Home Analysis Proximus makes the case for the cost-efficiency of addressable

Proximus makes the case for the cost-efficiency of addressable

At Connected TV World Summit, Gert Marien, Corporate Innovation Lead at Proximus, said that an addressable campaign the company ran for SOLO showed that limiting the frequency of linear ads and targeting viewers who had not yet been exposed significantly increased the reach of the company’s campaign. SOLO would have had to spend 163% of its campaign budget to achieve the same reach, according to Marien.

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Gert Marien, Corporate Innovation Lead at Proximus, revealed that the reach of a campaign the company ran for SOLO – a Belgian bakery product – was increased significantly by limiting the frequency of linear ads and targeting ads to viewers who had not yet been exposed. He said: “Basically it was a success. We really increased the reach of the campaign by having less frequency and more targeting, and calculated that, budget wise, to achieve the same reach [without targeting], you would have had to spend 163% of the budget we spent on this campaign.”

Speaking at Connected TV World Summit last month, the Belgian telco noted that by tagging data streams and tagging the video in which the ad is played, it knows which viewers have watched any given linear ad. As Proximus moves towards linking both linear and digital with addressable, the ability for the company to track which viewers have not been exposed to certain ads allows for addressable campaigns to run across devices.

He remarked: “If you saw certain ads on TV – addressable ads on TV –  a little bit later you could come to your PC environment and see a follow up ad.

“We don’t do this today, but as a telco we are really rich with traffic data. We know all the websites which you [visit]. Unlocking all that traffic data would mean consumers could go to a website about house renovations and we could link that on TV with an addressable spot for a new refrigerator or something for the bathroom.”

Marien believes merging the linear and digital worlds will come with a learning curve due to differences between the two domains – such as the CPM on digital being significantly lower than for the TV world. But he noted that Proximus has already begun the work of linking the two, establishing a joint venture called Ads and Data, to explore how addressable campaigns can be coordinated across linear and digital.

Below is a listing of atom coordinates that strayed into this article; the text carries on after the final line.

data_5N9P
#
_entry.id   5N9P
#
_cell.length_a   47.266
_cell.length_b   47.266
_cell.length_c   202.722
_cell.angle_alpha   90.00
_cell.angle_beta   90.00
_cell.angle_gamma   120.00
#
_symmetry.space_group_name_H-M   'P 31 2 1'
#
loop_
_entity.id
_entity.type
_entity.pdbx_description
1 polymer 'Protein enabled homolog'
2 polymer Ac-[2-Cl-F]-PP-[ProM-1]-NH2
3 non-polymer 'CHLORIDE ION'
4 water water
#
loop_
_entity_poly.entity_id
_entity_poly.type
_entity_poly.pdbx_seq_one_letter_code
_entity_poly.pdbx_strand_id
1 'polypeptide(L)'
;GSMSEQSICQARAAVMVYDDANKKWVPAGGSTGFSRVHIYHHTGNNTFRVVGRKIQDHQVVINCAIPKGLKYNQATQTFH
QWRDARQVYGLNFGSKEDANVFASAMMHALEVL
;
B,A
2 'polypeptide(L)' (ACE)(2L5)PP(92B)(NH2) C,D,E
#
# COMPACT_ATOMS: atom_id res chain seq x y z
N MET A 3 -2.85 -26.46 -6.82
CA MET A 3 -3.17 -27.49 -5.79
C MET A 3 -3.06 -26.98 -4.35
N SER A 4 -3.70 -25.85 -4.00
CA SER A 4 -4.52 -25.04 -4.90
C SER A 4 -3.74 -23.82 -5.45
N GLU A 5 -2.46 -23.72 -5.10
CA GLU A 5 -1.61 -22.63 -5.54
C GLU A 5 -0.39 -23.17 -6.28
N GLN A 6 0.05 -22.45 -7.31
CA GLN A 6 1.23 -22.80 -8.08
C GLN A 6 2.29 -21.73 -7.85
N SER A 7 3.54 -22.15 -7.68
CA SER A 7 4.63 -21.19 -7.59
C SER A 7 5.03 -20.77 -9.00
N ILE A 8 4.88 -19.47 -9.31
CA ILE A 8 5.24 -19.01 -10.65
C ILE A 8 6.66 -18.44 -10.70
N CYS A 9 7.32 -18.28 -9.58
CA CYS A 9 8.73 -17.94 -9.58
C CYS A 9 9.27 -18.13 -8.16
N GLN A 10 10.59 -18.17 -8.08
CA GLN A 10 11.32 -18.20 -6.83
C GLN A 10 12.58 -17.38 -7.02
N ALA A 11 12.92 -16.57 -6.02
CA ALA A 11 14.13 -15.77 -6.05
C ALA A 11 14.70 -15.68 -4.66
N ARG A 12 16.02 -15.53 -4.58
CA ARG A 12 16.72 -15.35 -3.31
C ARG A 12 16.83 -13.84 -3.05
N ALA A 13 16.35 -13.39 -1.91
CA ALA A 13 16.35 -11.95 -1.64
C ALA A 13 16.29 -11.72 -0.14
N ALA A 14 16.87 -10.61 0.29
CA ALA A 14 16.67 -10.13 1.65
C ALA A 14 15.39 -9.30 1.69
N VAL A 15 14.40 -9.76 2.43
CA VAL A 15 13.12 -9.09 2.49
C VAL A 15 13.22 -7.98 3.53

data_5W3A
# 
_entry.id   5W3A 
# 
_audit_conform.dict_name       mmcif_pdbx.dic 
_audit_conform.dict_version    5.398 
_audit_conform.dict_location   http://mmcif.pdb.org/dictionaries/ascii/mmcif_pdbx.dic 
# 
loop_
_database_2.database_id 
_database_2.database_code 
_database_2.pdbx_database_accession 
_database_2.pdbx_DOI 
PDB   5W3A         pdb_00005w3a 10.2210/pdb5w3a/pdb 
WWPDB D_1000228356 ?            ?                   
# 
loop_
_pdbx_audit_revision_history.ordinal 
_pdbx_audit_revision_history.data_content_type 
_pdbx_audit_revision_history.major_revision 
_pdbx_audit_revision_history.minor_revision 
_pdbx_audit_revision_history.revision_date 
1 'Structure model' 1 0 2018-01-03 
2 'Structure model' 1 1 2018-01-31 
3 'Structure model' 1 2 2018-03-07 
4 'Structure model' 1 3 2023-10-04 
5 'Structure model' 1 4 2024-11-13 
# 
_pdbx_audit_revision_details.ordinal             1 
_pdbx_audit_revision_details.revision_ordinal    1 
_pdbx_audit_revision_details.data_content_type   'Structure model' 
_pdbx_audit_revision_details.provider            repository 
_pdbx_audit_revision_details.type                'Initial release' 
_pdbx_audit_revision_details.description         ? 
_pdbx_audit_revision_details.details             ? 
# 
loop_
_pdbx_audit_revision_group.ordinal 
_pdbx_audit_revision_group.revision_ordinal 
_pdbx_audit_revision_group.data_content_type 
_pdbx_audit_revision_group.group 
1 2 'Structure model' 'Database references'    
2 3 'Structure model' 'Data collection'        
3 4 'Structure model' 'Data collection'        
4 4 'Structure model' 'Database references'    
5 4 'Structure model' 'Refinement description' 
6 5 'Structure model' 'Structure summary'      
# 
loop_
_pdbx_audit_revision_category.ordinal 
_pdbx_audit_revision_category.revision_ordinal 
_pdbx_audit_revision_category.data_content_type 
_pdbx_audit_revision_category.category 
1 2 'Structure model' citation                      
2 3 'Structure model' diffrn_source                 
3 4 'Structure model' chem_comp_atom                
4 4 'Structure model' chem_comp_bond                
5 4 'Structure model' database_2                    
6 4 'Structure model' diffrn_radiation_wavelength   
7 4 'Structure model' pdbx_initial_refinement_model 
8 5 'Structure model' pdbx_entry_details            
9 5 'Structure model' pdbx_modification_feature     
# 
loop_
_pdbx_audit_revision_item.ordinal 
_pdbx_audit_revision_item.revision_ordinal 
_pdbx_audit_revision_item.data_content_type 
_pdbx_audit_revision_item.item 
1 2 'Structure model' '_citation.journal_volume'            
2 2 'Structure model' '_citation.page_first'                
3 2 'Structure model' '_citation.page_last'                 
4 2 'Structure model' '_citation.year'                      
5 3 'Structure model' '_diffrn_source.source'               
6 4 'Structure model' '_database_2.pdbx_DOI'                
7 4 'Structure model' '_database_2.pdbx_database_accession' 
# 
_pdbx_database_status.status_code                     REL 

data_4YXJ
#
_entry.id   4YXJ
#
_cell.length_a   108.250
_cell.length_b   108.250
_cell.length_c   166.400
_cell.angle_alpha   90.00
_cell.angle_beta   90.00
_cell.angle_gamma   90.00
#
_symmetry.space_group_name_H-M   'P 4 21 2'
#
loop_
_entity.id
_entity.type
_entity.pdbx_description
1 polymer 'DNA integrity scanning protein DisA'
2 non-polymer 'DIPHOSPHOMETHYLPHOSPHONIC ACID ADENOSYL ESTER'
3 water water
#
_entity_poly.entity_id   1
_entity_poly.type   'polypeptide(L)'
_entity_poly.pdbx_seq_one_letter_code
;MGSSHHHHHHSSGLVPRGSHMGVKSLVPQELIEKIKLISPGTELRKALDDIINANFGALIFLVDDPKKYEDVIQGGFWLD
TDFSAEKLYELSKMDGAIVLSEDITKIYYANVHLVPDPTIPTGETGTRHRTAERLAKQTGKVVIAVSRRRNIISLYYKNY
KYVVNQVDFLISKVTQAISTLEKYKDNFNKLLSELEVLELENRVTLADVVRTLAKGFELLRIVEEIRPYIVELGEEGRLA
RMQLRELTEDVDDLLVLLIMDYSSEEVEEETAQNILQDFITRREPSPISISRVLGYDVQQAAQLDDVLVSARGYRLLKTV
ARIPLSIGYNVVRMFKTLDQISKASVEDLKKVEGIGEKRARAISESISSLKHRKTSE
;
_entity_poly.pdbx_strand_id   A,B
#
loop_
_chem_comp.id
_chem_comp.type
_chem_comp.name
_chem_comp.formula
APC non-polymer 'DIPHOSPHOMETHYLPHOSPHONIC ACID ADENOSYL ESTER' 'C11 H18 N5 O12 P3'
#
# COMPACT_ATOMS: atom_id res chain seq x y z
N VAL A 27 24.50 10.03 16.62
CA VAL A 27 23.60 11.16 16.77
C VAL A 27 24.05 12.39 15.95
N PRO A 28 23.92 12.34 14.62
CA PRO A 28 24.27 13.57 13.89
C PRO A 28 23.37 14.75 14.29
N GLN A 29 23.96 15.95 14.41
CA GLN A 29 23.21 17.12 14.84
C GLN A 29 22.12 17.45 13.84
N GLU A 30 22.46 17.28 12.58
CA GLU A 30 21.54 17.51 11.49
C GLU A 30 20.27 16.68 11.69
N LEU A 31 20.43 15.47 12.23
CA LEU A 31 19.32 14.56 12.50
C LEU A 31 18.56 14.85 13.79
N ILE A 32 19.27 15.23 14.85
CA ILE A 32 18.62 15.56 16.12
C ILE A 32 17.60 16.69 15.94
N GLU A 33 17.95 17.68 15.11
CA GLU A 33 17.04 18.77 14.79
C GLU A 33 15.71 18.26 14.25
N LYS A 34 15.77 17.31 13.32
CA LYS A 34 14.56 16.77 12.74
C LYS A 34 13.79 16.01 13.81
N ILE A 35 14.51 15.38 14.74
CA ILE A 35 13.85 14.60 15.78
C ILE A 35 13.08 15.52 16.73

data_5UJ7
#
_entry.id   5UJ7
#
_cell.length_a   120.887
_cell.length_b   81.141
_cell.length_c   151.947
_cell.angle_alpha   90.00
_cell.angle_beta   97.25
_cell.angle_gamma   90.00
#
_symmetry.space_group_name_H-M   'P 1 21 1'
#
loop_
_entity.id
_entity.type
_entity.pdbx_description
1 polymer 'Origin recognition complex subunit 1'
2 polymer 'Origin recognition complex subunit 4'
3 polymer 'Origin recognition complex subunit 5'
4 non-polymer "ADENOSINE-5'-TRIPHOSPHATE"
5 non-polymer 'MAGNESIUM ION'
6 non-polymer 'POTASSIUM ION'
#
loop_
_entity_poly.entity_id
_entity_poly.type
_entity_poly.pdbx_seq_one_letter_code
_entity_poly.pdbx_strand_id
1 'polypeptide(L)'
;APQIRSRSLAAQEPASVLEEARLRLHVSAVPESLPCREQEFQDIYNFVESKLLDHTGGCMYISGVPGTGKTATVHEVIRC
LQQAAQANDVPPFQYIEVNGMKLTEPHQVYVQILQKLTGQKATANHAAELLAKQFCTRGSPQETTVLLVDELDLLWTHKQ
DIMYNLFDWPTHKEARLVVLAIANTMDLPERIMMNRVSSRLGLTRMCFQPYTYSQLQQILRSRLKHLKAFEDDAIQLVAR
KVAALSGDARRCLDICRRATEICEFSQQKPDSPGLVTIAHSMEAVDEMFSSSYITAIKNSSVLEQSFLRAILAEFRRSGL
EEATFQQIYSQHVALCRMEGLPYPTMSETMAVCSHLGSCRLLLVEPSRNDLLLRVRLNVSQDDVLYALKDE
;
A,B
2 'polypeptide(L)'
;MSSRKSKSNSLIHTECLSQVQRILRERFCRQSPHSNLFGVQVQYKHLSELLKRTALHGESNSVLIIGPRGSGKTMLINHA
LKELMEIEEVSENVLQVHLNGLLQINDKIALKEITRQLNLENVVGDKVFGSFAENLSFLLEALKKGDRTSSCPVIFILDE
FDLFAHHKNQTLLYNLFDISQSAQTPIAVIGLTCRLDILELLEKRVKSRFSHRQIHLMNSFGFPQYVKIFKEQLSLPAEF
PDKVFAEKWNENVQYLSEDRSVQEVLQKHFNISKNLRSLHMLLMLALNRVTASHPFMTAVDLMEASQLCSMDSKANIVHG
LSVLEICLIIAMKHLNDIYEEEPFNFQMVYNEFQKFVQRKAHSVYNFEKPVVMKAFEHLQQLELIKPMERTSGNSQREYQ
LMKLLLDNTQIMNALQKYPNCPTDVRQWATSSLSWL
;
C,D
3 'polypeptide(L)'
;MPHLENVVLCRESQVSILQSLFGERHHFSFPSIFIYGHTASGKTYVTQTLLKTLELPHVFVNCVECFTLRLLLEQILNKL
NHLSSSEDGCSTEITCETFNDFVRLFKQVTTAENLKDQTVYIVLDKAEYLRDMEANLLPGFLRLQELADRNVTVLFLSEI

A significant challenge involved in targeting ads across these domains is consent gathering and privacy, according to Marien. He commented: “We are the tech provider but we are also the data provider. We gather our data and we create different segments of the data which are available to broadcasters. This is not just our data but also third-party data that we integrate in an anonymous way through a sort of bunker system, where we can create even larger segments or have data from advertisers in there. Everything has to be privacy, privacy, privacy.”

To tackle consent gathering, Marien said that Proximus built a very large, GDPR-compliant consent engine which the company uses, not only for advertisers, but at other points where people should give their consent.

He noted that Proximus was the first IP TV operator worldwide to introduce addressable: “At a certain moment, we saw the tech became available to do addressability, we saw that broadcaster and advertisers were willing and starting to adopt it. So, we started a project – not on the big screen at first – but on smart phones and tablets because there the tech integration was much easier. We learned a lot and did a lot of trials. We then moved that implementation to set-top-boxes (STB) because we work with STB.”


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